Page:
Cultures & castes in India and the rudeness (?)

Disclaimer: This post is not at all meant to offend anybody. I respect all cultures, in fact, I like observing various cultures and people. If there is anything that feels offensive, please let me know in comments or by email. I would take the content down if I am not able to justify it.

As we all know, India is a mixed bag of different cultures and castes. There is so much diversity due to equally diverse reasons like geographical, ancestral professions, religion and what not! There are characteristics that some of us associate with different cultures and castes and that is what I am going to talk about today.

Personally, while many people will call me shallow for this, I like associating characteristics with different castes or cultures. I feel that that characteristic is like a specialty, since in my mind I am not associating the characteristic in a negative way with the caste. It is more like a specialty in my mind, a customization of those people, even if it is not something good or so. Although, in today’s world, since most of our daily life is a result of mixed culture or cosmopolitan culture, there is not much that can be attributed to these characteristics. But it is fun for me to spot the little characteristics. For example, I am a Punjabi and we are considered to be loud and we are also considered to think after we have spoken (the latter is only what I have observed among Punjabis). Similarly, I have observed that Bengalis are usually pretty big on travelling and observing cultures, oh, and they are good with usually one or the other art form like singing while on the other hand, they are relatively chilled-out about regular household chores, for example, house cleaning (?) or something (err, I can’t think of a proper household chore). I would like to repeat that this is only what I have usually observed. It may or may not be true. I like observing these characteristics, but what I don’t like is people making generalizations and with them, follow sarcastic remarks and offensive comments.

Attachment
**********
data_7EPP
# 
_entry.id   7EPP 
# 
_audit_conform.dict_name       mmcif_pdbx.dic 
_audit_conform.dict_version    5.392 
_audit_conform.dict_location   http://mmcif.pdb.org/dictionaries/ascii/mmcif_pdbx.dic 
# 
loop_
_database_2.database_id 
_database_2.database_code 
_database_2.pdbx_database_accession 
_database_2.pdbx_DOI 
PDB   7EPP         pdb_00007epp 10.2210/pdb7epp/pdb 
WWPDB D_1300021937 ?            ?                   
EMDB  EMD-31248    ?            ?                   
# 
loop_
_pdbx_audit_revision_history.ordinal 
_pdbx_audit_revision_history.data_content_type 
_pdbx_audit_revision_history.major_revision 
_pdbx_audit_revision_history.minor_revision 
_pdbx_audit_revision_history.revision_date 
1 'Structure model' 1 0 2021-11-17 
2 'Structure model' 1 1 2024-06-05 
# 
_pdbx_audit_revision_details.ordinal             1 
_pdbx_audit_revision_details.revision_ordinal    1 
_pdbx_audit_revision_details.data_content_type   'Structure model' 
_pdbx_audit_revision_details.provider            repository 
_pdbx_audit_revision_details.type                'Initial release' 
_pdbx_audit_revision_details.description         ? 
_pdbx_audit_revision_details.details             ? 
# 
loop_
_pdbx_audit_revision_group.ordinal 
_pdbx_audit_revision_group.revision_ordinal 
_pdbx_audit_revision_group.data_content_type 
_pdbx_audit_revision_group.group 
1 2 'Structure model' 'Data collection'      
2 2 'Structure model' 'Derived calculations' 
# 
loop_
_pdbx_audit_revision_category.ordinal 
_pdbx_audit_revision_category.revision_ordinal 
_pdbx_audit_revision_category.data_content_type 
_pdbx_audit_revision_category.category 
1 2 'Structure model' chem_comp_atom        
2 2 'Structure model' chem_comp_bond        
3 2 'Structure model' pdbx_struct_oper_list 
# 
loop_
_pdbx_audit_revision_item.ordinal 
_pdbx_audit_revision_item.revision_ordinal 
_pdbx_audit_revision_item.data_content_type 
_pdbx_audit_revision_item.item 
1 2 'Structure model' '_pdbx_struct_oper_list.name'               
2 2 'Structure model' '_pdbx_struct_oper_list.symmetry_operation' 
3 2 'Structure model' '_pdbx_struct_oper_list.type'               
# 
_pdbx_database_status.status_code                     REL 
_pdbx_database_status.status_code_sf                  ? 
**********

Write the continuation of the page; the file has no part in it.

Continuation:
Have you started wondering where this article is going? Well, time and again, I have come across these caste-based offensive comments and I am sure there are many I have never heard of. I wanted to share a few that I have heard. So, I am going to jot down a few here and the reasons as to why they are offensive:

  1. “Oh, you are a vegetarian, but I thought you were Punjabi” or “Oh you don’t drink, but I thought you were Punjabi”                                                                                                                               I know that this is NOT offensive, at least not as much as the other ones. The problem here is that the person asking this could do away with some common sense. Unless you are just saying it as a funny fact (which is OK in my opinion), you should understand that not everyone belonging to a caste eats the same thing, even if their caste is flexible about such things. How is it even possible for every single person in a caste to have the same food habits? :O See, generalization.
  2. “Oh you are a South Indian, but you don’t look like one”                                                                     My God! I have a South Indian friend. I have lost count the number of times we have been in embarrassing situations where someone says something rude about South Indians and then, someone realizes that she, in fact, is a South Indian and then, no one knows what to say. Personally I have felt that most rude things said during these conversations have been downright stupid. As for this comment, I agree some South Indians belonging to certain geographical regions have characteristic features like dark black curly hair, big eyes and sharp features, bronzed complexion but the keyword here is ‘some’, not all. Stop stereotyping. Basically, it works like this: if you have a South Indian friend who has any of the characteristic features, well bingo! they match one of the characteristics of their clan but if they have different hair or complexion or features than their clan, stop asking stupid things like “why don’t you have those kind of hair?”. There’s no why, that’s because not everyone has the same things in a culture or caste. Seriously, how difficult this is?